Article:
Hepatitis C is an infection of the liver. It can cause serious liver damage if it is not treated.
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Hepatitis C is caused by a virus. The virus can be spread:
- Through contact with the blood of an infected person
- Through IV drug use
- To a baby during birth by a mother who has the infection
The hepatitis C virus is not spread through food or water.
Things that may raise the risk of this problem are:
- Injecting illegal drugs, especially with shared needles
- Receiving a blood transfusion before 1992—this risk is low in the United States (current testing prevents this today)
- Receiving blood clotting products before 1987 (current testing prevents this today)
- Receiving an HCV-infected organ transplant
- Long-term kidney dialysis treatment
- Sharing toothbrushes, razors, nail clippers, or other personal hygiene items that have HCV-infected blood on them
- Body piercing
- Having sex with partners who have hepatitis C
Things that may raise the risk of this problem in healthcare workers are:
- Being accidentally stuck by an HCV-infected needle
- Frequent contact with HCV-infected people
Some people may not have symptoms. Others may have:
- No energy
- Lack of hunger
- Yellowing of the eyes and skin
- Darker colored urine
- Loose stools and light or chalky colored stools
- Belly pain
- Joint pain
- Nausea and vomiting
The doctor will ask about your symptoms and health history. A physical exam will be done. This may be enough to suspect the diagnosis.
Blood tests will be done to confirm hepatitis by looking for:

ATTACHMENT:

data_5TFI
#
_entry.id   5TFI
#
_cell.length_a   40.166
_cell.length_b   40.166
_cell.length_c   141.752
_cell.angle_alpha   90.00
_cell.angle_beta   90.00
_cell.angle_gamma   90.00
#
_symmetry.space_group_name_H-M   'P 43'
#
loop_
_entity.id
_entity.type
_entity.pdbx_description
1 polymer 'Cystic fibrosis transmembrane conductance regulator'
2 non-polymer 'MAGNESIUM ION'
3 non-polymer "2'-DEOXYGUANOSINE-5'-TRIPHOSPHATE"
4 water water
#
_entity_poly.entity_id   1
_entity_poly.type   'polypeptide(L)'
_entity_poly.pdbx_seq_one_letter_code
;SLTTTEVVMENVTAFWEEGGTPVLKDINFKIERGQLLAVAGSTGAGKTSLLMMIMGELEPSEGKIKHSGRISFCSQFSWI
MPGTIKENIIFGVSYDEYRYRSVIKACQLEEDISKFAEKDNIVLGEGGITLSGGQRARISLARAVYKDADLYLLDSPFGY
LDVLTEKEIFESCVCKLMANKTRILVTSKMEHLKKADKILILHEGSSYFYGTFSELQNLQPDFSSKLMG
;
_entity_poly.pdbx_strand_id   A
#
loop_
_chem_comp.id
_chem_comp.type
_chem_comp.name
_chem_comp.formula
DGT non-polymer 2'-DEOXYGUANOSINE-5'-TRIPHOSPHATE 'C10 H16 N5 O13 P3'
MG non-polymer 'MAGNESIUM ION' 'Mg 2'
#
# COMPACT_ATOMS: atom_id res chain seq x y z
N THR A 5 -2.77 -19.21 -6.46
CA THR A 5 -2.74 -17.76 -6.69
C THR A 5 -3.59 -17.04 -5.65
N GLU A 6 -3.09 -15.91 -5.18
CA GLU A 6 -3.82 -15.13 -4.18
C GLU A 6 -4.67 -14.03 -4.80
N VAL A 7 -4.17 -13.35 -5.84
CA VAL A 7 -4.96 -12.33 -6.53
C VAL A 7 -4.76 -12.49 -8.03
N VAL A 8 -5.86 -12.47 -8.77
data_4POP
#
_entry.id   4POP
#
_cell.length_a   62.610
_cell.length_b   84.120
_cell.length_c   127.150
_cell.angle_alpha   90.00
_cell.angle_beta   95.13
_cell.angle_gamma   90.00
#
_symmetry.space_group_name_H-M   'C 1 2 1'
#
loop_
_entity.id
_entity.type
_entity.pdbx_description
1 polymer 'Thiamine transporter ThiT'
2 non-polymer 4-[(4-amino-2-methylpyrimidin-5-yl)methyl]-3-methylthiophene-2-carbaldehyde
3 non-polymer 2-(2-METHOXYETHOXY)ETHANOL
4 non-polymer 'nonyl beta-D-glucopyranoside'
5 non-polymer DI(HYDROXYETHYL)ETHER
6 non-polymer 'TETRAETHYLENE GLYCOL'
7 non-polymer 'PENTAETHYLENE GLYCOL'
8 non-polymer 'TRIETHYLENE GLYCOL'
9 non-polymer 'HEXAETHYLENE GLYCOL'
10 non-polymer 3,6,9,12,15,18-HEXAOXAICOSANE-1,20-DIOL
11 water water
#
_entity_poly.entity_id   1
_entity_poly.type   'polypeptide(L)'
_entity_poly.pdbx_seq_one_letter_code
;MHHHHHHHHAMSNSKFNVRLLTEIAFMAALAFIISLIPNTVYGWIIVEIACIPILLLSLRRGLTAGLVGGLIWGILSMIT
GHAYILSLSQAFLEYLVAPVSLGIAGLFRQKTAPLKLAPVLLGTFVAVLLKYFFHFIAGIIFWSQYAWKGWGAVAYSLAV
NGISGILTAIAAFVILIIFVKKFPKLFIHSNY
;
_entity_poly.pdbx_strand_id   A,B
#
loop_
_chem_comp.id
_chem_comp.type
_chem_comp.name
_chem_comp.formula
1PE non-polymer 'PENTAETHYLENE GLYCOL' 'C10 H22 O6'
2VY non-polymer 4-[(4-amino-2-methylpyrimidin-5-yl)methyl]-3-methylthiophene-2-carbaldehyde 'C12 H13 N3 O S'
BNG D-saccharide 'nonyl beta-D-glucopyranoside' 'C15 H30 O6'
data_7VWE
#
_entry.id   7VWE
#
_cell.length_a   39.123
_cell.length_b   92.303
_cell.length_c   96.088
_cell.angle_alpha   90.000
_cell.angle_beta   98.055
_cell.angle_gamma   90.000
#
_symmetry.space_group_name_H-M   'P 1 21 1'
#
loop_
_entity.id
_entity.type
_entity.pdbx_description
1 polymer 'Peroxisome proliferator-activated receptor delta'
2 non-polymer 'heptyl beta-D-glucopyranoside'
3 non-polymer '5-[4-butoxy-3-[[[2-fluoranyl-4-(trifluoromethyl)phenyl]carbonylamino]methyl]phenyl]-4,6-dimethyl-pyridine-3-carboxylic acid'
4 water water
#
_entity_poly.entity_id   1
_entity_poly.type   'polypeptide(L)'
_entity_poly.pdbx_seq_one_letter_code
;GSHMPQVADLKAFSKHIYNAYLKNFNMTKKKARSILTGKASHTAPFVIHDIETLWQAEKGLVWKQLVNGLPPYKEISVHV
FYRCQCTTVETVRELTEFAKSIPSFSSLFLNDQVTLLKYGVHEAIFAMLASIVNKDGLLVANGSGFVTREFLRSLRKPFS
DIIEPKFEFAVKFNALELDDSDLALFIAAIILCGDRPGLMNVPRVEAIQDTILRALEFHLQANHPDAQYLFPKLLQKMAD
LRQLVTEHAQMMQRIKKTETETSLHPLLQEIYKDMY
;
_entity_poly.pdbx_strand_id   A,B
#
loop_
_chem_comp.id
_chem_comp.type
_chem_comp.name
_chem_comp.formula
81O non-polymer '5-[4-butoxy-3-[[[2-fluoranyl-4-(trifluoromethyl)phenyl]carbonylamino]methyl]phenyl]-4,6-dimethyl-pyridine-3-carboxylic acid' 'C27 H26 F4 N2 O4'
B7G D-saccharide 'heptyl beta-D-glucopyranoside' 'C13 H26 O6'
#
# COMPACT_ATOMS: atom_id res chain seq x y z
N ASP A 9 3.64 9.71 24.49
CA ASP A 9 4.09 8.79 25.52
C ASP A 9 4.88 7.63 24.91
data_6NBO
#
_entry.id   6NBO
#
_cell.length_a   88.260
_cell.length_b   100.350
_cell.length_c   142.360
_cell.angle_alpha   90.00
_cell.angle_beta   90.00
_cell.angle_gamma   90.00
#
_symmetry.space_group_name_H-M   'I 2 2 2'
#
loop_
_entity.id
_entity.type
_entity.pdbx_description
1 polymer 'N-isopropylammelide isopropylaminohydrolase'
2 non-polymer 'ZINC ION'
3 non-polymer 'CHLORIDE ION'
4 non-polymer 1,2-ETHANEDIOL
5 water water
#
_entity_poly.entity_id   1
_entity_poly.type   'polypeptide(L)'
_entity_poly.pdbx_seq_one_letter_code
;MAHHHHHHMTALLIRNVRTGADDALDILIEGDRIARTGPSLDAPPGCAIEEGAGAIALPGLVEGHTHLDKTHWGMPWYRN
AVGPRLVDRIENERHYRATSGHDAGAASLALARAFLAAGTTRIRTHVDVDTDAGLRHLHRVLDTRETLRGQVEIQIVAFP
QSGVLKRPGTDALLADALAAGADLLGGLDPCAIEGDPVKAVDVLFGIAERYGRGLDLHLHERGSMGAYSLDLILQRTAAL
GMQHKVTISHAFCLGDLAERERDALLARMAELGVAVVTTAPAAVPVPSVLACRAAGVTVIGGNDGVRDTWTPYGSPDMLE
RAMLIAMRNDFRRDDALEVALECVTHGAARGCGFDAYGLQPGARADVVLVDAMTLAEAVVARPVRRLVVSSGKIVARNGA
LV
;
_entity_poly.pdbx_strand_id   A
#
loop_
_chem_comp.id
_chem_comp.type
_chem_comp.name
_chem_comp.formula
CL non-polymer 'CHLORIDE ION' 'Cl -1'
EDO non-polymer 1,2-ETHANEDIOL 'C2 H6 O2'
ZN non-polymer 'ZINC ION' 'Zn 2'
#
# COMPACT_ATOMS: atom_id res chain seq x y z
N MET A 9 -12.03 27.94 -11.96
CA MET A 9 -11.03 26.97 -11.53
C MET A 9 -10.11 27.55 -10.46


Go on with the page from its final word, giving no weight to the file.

- Signs of the virus
- Antibodies—signs that the immune system is fighting an infection
- Changes in liver function
The diagnosis may may be made as part of a routine screening test during a regular exam.
In some people, the infection may go away on its own. If the infection does not pass, the goal of treatment is to:
- Prevent further liver damage by not drinking alcohol, not smoking, and avoiding certain medicines like acetaminophen
- Cure the infection with antiviral medicine
To lower the risk of this infection:
- Do not inject illegal drugs. Those who do should not share needles.
- Do not have sex with partners who have the hepatitis C infection.
Practice safe sex. Use latex
- Limit sex partners.
- Do not share personal items that might have blood on them.
Sexually transmitted diseases treatment guidelines. Centers for Disease Control and Prevention website. Available at: http://www.cdc.gov/std/tg2015/default.htm. Accessed January 29, 2021.
Acute hepatitis C infection. EBSCO DynaMed website. Available at: https://www.dynamed.com/condition/acute-hepatitis-c-infection. Accessed December 30, 2020.
American Society for the Study of Liver Disease/Infectious Diseases Society of America (AASLD/IDSA). HCV Guidance: Recommendations for Testing, Managing, and Treating Hepatitis C. AASLD/IDSA 2018 May 24.
Chronic hepatitis C infection. EBSCO DynaMed website. Available at: https://www.dynamed.com/condition/chronic-hepatitis-c-infection. Accessed December 30, 2020.
Viral hepatitis—hepatitis C information. Centers for Disease Control and Prevention website. Available at: http://www.cdc.gov/hepatitis/hcv/index.htm. Accessed December 30, 2020.
Last reviewed December 2020 by
EBSCO Medical Review Board
Daniel A. Ostrovsky, MD
Last Updated: 12/30/2020